Thursday, November 23, 2017 Detailed Auto Topics
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A hum or roar that increases with the speed of the vehicle is often a bad front wheel bearing. Like most things, the front-wheel bearings have undergone an extensive evolution. Many today are sealed and the only service is a replacement.

In the past, front wheel bearings had individually serviceable parts. The hub could be disassembled, cleaned, bearings packed with grease and adjusted. Today, the majority of front-wheel bearings are sealed. Some are pressed into the knuckle and require special tooling to replace. Others come as a hub bearing assembly and may be replaced with simple hand tools.

Parts of a GM sealed wheel bearing

Most domestic vehicles, including GM truck, SUV and car models use a hub bearing assembly on the front. The bearing, hub, mounting and wheel flange are built as an assembly. The ABS sensor, if so equipped, is also normally included. The advantage of the sealed bearing is ease of replacement. Unfortunately, they cost several times more than the press in or old style serviceable bearings.

A roar or hum from the wheel often means a bad wheel bearing 

Front wheel bearings fail for a number of reasons

An impact to the wheel may internally damage the bearing. Months may pass before the telltale hum noise starts. Once a sealed wheel bearing starts to make noise or develops slack, it will fail and has to be replaced. Driving through water may also cause wheel bearings to fail. The bearing is sealed, to keep lubricant in, but not to keep water out. When water enters a sealed wheel bearing the lubricant is destroyed, and the bearing will fail.

Out of round tires also cause damage to wheel bearings. A tire that vibrates will destroy a wheel bearing. Sealed front wheel bearings may be very expensive, many $250.00 to $500.00. Cheap tires, improperly mounted, are just too expensive, when the cost of wheel bearing damage is considered.

Replacing a GM sealed bolt-in bearing

rear view of bolt in sealed wheel bearing

Looking at the rear of the knuckle, two of the retaining bolts are visible. There are normally three or four, depending on the design. On front wheel and four-wheel drive vehicles, there is also an axle that passes through the bearing. The large nut on this axle needs to be removed. It is handy to have someone hold the brakes, to prevent the wheel from turning, while the nut is loosened. Once the axle nut has been loosened, never allow the weight of the vehicle to be applied to the wheel. Without support from the axle, the bearing will be damaged.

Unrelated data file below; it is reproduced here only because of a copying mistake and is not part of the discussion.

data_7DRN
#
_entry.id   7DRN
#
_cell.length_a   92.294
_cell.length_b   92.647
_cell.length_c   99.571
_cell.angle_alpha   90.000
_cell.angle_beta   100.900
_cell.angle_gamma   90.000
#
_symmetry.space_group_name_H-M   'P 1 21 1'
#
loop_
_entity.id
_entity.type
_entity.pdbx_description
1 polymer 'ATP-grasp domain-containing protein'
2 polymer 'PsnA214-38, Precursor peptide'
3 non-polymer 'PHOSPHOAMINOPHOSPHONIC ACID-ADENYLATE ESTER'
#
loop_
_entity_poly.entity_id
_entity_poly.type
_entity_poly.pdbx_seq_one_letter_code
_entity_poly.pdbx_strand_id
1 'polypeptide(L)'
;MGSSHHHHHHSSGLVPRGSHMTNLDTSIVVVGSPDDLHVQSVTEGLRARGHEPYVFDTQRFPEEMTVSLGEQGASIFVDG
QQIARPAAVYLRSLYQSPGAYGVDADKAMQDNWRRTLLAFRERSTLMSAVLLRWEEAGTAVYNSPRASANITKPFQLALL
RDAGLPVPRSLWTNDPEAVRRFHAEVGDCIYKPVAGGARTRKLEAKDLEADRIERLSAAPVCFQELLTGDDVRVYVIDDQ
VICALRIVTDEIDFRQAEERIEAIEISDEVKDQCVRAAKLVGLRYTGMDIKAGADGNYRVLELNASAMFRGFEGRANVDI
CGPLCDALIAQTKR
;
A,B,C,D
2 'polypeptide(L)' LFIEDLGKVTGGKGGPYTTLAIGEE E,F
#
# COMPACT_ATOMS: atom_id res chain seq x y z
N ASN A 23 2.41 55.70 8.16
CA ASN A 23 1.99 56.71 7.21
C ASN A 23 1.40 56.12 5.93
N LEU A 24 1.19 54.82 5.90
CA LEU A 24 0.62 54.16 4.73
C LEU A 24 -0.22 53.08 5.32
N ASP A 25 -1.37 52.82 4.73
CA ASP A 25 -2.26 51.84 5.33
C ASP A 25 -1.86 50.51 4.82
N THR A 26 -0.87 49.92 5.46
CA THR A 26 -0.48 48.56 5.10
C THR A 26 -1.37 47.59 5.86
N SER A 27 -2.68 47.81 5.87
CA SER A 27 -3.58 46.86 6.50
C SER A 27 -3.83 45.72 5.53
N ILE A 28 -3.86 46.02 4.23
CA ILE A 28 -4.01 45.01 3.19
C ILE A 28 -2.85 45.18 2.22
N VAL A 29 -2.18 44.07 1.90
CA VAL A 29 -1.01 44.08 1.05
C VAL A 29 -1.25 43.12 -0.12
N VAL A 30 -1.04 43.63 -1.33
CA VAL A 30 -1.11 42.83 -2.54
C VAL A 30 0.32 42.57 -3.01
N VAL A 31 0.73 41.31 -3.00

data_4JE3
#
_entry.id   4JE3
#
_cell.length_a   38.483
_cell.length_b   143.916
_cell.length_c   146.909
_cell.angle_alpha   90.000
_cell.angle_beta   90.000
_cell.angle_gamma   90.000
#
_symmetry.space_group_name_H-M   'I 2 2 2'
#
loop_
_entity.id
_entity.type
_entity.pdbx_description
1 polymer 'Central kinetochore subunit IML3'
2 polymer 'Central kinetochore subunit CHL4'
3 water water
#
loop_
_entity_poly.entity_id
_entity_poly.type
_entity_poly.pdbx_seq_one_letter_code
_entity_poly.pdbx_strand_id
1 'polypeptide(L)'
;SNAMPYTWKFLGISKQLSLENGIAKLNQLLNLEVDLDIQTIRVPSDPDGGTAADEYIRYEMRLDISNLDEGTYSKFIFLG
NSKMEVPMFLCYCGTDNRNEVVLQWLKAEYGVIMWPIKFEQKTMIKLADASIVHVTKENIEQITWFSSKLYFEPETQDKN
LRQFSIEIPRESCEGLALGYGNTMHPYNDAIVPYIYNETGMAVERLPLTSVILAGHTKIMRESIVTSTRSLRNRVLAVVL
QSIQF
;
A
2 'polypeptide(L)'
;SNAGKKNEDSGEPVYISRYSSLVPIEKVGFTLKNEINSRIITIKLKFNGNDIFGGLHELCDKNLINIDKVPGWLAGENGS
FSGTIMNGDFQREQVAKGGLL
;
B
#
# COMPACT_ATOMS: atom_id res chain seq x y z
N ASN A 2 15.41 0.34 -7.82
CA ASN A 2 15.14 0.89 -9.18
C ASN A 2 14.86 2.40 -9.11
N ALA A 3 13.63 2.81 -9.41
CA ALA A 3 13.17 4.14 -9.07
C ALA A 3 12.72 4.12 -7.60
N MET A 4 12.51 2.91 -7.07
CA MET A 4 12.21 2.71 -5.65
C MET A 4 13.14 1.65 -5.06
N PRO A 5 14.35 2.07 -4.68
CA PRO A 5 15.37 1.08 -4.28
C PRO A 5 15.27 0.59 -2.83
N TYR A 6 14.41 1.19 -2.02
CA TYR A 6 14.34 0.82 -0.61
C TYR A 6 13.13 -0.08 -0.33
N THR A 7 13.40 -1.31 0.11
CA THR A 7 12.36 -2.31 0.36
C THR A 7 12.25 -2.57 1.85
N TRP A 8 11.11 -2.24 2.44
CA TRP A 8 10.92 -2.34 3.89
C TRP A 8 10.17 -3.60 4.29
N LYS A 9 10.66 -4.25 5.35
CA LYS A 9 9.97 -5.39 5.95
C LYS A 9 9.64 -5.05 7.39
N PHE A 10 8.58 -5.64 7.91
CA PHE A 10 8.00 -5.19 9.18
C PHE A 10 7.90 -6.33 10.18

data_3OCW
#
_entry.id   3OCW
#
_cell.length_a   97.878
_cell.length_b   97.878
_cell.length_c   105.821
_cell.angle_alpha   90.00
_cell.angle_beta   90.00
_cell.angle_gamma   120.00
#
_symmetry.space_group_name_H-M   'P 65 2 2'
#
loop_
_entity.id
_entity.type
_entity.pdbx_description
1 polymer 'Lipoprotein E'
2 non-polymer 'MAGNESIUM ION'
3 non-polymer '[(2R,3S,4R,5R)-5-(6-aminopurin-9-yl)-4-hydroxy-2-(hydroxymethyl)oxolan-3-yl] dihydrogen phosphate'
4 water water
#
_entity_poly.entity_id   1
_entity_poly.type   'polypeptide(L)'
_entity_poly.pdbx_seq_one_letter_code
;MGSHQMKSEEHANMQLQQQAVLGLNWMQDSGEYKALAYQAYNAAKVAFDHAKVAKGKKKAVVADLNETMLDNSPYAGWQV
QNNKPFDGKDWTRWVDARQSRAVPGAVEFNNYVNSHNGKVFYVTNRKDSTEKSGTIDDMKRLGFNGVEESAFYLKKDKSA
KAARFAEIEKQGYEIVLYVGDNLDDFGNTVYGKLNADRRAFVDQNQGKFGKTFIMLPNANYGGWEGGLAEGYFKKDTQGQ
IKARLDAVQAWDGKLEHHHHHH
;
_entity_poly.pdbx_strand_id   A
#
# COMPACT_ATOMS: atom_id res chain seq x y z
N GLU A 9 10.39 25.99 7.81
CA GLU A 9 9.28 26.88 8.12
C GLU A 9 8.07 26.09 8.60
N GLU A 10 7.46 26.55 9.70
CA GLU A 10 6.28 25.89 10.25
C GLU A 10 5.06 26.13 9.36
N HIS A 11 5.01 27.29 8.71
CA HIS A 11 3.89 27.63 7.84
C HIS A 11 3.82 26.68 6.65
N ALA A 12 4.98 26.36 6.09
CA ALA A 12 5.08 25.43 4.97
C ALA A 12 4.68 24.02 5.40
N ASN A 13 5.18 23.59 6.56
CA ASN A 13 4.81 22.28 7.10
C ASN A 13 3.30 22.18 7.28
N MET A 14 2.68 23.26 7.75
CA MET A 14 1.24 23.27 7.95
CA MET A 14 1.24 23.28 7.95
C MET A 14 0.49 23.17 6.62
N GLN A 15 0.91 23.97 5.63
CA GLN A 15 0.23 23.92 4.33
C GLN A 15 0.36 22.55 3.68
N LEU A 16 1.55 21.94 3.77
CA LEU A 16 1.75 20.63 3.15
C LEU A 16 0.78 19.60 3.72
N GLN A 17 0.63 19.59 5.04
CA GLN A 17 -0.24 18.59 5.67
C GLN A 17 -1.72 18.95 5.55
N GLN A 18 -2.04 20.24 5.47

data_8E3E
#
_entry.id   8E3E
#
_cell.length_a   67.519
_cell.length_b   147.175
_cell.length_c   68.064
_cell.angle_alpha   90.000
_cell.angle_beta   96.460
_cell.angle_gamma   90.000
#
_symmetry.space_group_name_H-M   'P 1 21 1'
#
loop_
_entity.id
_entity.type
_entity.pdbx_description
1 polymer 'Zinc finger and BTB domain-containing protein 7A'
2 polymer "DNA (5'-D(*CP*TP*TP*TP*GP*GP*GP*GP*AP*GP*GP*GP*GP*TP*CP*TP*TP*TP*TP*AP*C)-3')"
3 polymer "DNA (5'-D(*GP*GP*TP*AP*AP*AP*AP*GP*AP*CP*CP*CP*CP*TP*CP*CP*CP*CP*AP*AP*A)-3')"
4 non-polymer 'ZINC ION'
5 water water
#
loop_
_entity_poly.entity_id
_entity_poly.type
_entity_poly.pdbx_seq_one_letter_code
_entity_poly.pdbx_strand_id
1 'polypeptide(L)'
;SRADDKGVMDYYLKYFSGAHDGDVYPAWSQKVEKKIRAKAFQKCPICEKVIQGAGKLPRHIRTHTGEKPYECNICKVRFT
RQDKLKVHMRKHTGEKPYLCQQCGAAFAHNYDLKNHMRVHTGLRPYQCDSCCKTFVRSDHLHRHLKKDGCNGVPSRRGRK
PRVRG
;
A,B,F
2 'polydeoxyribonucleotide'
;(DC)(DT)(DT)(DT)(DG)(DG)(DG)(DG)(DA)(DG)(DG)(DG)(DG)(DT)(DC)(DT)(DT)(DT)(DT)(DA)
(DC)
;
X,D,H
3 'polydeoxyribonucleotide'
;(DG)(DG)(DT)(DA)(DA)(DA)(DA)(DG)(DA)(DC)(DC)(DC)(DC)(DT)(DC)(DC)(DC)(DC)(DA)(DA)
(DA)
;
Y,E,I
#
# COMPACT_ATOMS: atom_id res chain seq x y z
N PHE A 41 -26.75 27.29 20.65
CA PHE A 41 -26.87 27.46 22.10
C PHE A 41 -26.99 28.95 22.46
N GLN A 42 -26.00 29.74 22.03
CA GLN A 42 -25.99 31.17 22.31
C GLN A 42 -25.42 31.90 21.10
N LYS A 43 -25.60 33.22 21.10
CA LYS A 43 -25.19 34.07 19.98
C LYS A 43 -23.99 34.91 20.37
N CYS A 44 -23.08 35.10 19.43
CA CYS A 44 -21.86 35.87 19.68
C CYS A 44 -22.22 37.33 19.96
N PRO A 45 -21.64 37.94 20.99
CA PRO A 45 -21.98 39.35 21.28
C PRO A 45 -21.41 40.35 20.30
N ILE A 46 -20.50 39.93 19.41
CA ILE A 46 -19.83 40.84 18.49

Support the brake caliper once remove to avoid damage to the hose

After the axle nut is loosened, the brake caliper has to be removed. There are two bolts on the rear of the knuckle. The caliper should be suspended from the body, using mechanic's wire. Allowing the brake caliper to hang from the brake hose will cause damage to the hose.

front flange of GM bolt in wheel bearing with brake rotor removed

Once the caliper is removed, the brake rotor will slip off. In some cases, the rotor may be rusted in place. Cleaning rust from the center hub and applying penetrating oil may help. You may also be able to use a block of wood to strike the back side of the rotor and free it from the hub. Clean any oil or finger prints from the rotor before reassembly to prevent brake problems.

Bearing removed from knuckle and ready for reassembly

After the retaining bolts and axle nut are removed, the hub bearing will slide out of the knuckle. If rusted in place, penetrating oil and a block of wood may help, as with the brake rotor.  Also be careful with the ABS sensor, if present.  Disconnect the sensor and any clips retaining the wire.

Clean all surfaces with a wire brush and reinstall the new bearing. The retaining bolts and drive-axle nut have a torque specification and should be properly tightened. Torque specifications are available through service data and are often supplied with the bearing. Never use an impact wrench on the large axle nut, without first tightly locking the brakes. The impact of the wrench may damage the axle shaft or transmission, if allowed to travel through.

Bolt-in sealed wheel bearings can last the life of the vehicle. Good tires, properly balanced and avoiding curbs and high water will prevent most problems.  If they do fail, they are not difficult to replace. With a little care and a few tools, the job can often be accomplished in about an hour.





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